The Department of Education also has federal student loan consolidation programs. If you have more than one government student loan, you may qualify for consolidation. While these only apply to government loans, they nonetheless have lower interest and benefits that a private loan cannot supply. You can have a federal consolidation loan in addition to refinancing your private loans. Learn more about federal student loan consolidation here.
Does refinancing help or hurt my credit rating? It depends on your long-term focus and spending habits. Refinancing may cause an initial drop in your credit score, because lenders make inquiries on your credit, and a larger loan shows on your report. In addition, until you pay off all the student loans with the new one, you will show a huge amount of debt.
However, in the long run, your credit rating and score can improve if the single loan allows you to pay off your debt sooner than if you'd juggled the multiple debts. Very often, a refinanced loan not only has a lower interest rate but also a lower payment than the sum of the payments on the old loans. Make sure, however, that your spending does not increase because your payments are easier. Concentrate on paying off the loan.
How to Make the Most of a Refinanced Loan
Refinancing makes the most sense not only when you get a lower interest rate but also when you take advantage of the lower payments by putting more money into the principal to pay off the loan early. Let's look at the math.
Say you have three private student loans:
- Loan A: A five-year loan taken out in December 2015 for $5,000 at a 5.9 percent interest rate.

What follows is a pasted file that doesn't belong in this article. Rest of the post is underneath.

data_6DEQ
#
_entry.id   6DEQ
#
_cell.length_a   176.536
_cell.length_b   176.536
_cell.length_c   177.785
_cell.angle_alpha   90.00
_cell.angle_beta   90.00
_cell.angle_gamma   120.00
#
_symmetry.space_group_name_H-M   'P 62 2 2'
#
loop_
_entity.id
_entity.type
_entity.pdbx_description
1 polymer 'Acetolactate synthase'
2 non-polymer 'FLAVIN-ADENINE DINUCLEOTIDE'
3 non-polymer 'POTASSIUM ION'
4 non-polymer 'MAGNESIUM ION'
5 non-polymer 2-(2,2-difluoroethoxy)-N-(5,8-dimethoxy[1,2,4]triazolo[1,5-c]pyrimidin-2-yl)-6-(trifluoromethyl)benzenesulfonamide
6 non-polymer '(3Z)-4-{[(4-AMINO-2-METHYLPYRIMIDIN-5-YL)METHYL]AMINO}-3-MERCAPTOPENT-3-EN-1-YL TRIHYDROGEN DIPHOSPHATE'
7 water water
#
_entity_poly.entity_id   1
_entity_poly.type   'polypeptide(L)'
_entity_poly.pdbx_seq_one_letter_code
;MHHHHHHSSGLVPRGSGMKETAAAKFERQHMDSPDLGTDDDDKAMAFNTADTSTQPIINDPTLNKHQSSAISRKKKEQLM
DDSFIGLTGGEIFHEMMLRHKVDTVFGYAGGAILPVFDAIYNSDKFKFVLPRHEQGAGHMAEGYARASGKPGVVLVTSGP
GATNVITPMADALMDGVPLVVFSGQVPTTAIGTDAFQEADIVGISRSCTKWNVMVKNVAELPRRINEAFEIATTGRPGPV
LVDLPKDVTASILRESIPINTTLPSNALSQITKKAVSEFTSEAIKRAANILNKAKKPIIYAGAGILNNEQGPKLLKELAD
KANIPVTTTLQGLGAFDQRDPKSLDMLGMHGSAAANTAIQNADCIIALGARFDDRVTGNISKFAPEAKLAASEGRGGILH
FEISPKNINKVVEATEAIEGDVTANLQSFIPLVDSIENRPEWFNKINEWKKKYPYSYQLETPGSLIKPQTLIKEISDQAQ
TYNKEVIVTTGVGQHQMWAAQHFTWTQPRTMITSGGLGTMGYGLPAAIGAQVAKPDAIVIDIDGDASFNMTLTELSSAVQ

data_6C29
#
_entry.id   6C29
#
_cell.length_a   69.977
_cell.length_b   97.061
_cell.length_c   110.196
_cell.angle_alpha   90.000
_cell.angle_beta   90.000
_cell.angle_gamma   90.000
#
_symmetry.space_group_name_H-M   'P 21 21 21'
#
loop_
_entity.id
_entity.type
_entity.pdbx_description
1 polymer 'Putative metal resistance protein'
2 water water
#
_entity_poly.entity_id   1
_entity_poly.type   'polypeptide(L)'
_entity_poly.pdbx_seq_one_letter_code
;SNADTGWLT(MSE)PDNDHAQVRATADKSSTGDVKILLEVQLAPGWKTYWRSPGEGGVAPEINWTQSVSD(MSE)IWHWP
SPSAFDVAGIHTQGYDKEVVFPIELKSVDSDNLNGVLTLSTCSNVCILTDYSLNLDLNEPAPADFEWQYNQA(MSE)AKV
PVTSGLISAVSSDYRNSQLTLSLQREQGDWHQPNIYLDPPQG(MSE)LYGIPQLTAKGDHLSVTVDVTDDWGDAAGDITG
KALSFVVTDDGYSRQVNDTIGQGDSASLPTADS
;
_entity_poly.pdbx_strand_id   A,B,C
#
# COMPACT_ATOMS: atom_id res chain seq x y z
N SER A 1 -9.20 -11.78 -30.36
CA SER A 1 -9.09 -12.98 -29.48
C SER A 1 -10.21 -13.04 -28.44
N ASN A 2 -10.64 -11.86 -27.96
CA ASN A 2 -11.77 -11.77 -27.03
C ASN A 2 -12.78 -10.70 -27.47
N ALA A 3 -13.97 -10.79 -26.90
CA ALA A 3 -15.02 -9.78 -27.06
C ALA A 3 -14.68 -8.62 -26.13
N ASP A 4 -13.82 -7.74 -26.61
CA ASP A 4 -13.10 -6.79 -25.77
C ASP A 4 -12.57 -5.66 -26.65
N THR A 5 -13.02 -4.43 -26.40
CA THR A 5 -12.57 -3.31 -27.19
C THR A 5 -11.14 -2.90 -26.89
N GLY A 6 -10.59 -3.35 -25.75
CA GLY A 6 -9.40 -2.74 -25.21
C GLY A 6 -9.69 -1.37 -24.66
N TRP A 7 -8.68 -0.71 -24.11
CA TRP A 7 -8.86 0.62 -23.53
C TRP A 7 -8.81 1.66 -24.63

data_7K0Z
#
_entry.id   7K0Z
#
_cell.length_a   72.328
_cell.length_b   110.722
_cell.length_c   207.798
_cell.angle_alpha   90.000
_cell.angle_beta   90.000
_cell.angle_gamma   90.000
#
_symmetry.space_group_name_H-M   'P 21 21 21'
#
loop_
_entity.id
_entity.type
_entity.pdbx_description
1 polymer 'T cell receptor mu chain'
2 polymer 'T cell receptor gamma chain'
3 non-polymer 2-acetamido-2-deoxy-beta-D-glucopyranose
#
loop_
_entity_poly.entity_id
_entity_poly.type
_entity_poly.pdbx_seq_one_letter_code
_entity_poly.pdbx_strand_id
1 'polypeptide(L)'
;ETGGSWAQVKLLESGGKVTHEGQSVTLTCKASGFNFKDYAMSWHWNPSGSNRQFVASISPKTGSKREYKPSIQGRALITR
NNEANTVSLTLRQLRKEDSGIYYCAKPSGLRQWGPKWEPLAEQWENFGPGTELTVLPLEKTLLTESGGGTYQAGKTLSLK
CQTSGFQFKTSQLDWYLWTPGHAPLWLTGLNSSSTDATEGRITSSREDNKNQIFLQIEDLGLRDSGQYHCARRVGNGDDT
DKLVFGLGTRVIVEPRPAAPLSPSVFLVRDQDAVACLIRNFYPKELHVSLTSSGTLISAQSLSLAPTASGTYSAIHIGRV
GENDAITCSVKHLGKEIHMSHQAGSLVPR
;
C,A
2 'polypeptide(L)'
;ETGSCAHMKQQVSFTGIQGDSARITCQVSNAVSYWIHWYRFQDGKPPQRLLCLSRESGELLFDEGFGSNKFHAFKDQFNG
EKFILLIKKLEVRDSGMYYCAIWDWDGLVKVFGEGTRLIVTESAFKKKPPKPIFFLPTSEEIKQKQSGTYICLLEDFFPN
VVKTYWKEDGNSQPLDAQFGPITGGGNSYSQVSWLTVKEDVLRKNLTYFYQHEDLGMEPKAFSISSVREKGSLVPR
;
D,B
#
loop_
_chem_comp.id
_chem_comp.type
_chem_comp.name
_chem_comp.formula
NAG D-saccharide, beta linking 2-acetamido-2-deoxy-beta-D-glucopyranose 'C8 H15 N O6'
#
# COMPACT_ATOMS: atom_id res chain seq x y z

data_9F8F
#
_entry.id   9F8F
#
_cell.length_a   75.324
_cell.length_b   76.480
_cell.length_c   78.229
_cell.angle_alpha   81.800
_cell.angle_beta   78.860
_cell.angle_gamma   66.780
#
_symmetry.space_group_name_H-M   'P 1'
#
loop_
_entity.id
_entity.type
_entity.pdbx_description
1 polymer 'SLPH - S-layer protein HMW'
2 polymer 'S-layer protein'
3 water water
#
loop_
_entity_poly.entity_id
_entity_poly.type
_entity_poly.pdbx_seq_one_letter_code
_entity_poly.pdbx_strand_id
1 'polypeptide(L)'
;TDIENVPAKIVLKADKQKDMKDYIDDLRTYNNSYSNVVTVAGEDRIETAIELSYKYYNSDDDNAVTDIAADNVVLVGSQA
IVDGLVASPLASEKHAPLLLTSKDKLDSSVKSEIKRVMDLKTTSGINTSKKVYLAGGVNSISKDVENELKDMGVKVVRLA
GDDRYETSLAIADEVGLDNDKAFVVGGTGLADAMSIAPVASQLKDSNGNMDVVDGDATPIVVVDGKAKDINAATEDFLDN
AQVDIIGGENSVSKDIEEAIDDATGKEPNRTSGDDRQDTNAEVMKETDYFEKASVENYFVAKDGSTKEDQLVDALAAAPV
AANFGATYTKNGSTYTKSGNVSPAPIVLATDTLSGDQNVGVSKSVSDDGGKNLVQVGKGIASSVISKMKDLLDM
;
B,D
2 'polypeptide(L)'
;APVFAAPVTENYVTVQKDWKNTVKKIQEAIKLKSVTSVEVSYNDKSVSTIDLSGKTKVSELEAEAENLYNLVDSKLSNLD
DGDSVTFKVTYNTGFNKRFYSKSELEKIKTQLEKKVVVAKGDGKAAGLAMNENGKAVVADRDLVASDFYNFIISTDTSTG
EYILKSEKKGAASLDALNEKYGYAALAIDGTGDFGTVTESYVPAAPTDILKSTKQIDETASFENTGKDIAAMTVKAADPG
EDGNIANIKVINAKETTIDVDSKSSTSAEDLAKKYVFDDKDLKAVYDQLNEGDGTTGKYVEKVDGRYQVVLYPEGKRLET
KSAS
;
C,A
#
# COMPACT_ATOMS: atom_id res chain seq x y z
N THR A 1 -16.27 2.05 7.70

- Loan B: A five-year loan taken out in January 2015 for $7,000 at 11 percent interest.
- Loan C: A five-year loan taken out September 2014 for $10,000 at 7.25 percent.
Let's assume you've made payments faithfully and now you've graduated and have a good job. It's now August 2016, and you are wondering if you should refinance. (The dates are only to help us track passage of time.)
If you continue paying the loans as they stand, you will have everything paid off in December 2020. Your payments have run $488 a month. Overall, you'll have paid $4,869 in interest.
Let's say you find a bank that will refinance your student loans at a 4.29 percent interest, and you get a single five-year loan that starts in September 2016. By then, you'll still owe $15,846 on your loans, so you refinance for that amount. Your payments are now $293.91 a month, and you'll pay off the loan in September 2021. That's an extra 10 months of payments.
However, the total interest on the refinanced loan is $1,788. Up to this point, you've paid a total of $2,538 in interest on your old loans. If you add that to the interest you'll pay with the refinanced loan, it comes to $4,327, an overall savings of $542. So, you save money and lower your payments by refinancing.
Let's take it one step further. Let's say, you've been able to keep up with the $488 a month you've been paying with all three loans, so rather than making the minimum payment on your new loan, you pay $488 each month. You will pay off this new loan in November 2019 – almost two years ahead of schedule. In addition, you'll have saved yourself another $600 in interest.
Graphic: chart showing savings
Student Loan Refinance Package: What to Look For